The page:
An anonymous reader quotes a report from Phys.Org: Scientists have found a rapid way of producing magnesite, a mineral which stores carbon dioxide. If this can be developed to an industrial scale, it opens the door to removing CO2 from the atmosphere for long-term storage, thus countering the global warming effect of atmospheric CO2. This work is presented at the Goldschmidt conference in Boston. Now, for the first time, researchers have explained how magnesite forms at low temperature, and offered a route to dramatically accelerating its crystallization. A tonne of naturally-occurring magnesite can remove around half a tonne of CO2 from the atmosphere, but the rate of formation is very slow. The researchers were able to show that by using polystyrene microspheres as a catalyst, magnesite would form within 72 days. The microspheres themselves are unchanged by the production process, so they can ideally be reused. Project leader, Professor Ian Power from Trent University in Ontario added: "Using microspheres means that we were able to speed up magnesite formation by orders of magnitude. This process takes place at room temperature, meaning that magnesite production is extremely energy efficient. For now, we recognize that this is an experimental process, and will need to be scaled up before we can be sure that magnesite can be used in carbon sequestration (taking CO2 from the atmosphere and permanently storing it as magnesite). This depends on several variables, including the[..]

U.S. investor sues AT&T for $224 million over loss of cryptocurrency

(14 hours ago)
U.S. entrepreneur and cryptocurrency investor Michael Terpin filed a $224 million lawsuit on Wednesday against telecommunications company AT&T , accusing it of fraud and gross negligence in connection with the theft of digital currency tokens from his personal account.

Brazil may probe Google over its cell phone system: report

(14 hours ago)
Brazil's antitrust watchdog Cade is considering opening an investigation into Google over alleged abuses in its cell phone operating system, the president of the agency said in an interview published on Wednesday in newspaper Valor Economico.

Brazil may probe Google over its cell phone system: report

(14 hours ago)
Brazil's antitrust watchdog Cade is considering opening an investigation into Google over alleged abuses in its cell phone operating system, the president of the agency said in an interview published on Wednesday in newspaper Valor Economico.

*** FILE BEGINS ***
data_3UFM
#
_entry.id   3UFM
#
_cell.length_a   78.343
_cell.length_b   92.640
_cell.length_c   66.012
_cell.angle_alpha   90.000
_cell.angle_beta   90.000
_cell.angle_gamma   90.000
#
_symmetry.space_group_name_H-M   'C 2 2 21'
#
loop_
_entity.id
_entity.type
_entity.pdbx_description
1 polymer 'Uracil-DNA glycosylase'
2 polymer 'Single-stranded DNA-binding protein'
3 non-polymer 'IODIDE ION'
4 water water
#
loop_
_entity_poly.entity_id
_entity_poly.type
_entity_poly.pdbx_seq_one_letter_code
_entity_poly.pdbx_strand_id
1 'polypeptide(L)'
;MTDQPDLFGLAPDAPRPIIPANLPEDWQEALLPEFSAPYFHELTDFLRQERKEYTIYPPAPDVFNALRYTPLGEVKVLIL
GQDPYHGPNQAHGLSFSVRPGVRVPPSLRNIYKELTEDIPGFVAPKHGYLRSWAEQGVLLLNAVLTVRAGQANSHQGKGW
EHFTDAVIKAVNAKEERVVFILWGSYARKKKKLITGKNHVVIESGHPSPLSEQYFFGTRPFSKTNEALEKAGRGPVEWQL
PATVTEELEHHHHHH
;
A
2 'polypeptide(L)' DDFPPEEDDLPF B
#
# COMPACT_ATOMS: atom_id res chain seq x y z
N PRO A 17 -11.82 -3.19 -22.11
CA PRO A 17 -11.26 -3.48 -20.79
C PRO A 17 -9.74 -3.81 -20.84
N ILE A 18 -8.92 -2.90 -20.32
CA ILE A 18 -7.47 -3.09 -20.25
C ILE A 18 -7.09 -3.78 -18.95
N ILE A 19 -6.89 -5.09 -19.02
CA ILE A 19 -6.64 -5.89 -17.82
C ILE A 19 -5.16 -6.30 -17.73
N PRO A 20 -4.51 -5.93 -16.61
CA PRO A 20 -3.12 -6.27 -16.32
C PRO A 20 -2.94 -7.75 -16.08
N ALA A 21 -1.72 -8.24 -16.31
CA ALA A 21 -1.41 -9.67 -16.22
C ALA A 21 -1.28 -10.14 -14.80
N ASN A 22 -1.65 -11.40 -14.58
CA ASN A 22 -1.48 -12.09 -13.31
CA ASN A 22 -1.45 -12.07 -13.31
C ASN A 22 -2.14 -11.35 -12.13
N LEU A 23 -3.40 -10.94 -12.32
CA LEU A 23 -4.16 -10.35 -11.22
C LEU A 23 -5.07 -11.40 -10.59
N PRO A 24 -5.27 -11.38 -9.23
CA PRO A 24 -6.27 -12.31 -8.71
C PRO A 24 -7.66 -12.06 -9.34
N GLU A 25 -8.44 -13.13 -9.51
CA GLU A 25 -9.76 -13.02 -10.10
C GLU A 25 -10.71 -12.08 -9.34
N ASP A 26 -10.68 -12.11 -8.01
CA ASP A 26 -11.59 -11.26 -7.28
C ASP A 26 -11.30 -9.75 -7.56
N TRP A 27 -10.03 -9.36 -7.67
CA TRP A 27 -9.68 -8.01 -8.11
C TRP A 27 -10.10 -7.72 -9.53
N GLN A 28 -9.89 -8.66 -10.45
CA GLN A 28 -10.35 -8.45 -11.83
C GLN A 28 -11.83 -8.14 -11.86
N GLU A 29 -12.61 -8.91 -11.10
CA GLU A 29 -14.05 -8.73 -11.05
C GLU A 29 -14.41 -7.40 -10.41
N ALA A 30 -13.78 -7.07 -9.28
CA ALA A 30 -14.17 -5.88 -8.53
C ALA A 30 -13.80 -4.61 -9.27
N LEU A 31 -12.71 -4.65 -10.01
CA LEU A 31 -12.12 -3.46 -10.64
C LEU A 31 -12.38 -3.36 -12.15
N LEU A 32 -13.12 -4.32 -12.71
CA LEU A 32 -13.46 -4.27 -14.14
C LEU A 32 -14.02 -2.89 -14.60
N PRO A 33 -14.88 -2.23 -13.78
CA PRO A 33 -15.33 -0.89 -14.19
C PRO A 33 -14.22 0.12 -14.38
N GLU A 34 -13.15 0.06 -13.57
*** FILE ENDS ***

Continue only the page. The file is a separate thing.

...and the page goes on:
China's Tencent second-quarter profit falls 2 percent, first decline in nearly 13 years

(15 hours ago)
Chinese technology giant Tencent Holdings Ltd on Wednesday reported a surprise 2 percent fall in second-quarter net profit, its first decline in nearly 13 years, due to slower growth in mobile games and a drop in PC gaming.

China's Tencent second-quarter profit falls 2 percent, lags estimates

(16 hours ago)
Chinese technology giant Tencent Holdings Ltd on Wednesday reported a surprise 2 percent fall in second-quarter net profit, lagging analyst estimates, due to slower growth in mobile gaming and a decline in PC games.

Mobile Internet Goes Free, National For a Day In Cuba

(16 hours ago)
More than 5 million cellphone users in Cuba received free internet on Tuesday, in an eight-hour test before the government launches sales of the service. The test marks the first time internet services were available nationwide. Reuters reports: Cuba is one of the Western Hemisphere's least connected countries. There are hundreds of Wi-Fi hotspots in Cuba but virtually no home penetration. Dissident blogger Yoani Sanchez, considered the country's social media pioneer, raved that she had directly sent a tweet from her mobile. In another tweet, she called the test a "citizen's victory." On the streets of Havana, mobile users said they were happy about the day of free internet, even as some complained that connectivity was notably slower than usual. Hotspots currently charge about $1 an hour although monthly wages in Cuba average just $30. The government has not yet said how much most Cubans would pay for mobile internet, or when exactly sales of the service will begin. But [the state-run telecommunications monopoly ETECSA] is already charging companies and embassies $45 a month for four gigabytes. Analysts have said broader Web access will ultimately weaken government control over what information reaches people in a country where the state has a monopoly on the media.Read more of this story at Slashdot.

China-linked cyberattacks likely as Malaysia reviews projects: security firm

(17 hours ago)
Chinese state-sponsored hackers may be targeting companies and state agencies in Malaysia as it looks to review several major projects linked to China's Belt and Road Initiative, cyber security firm FireEye Inc. said on Wednesday.

China-linked cyberattacks likely as Malaysia reviews projects: security firm

(17 hours ago)
Chinese state-sponsored hackers may be targeting companies and state agencies in Malaysia as it looks to review several major projects linked to China's Belt and Road Initiative, cyber security firm FireEye Inc. said on Wednesday.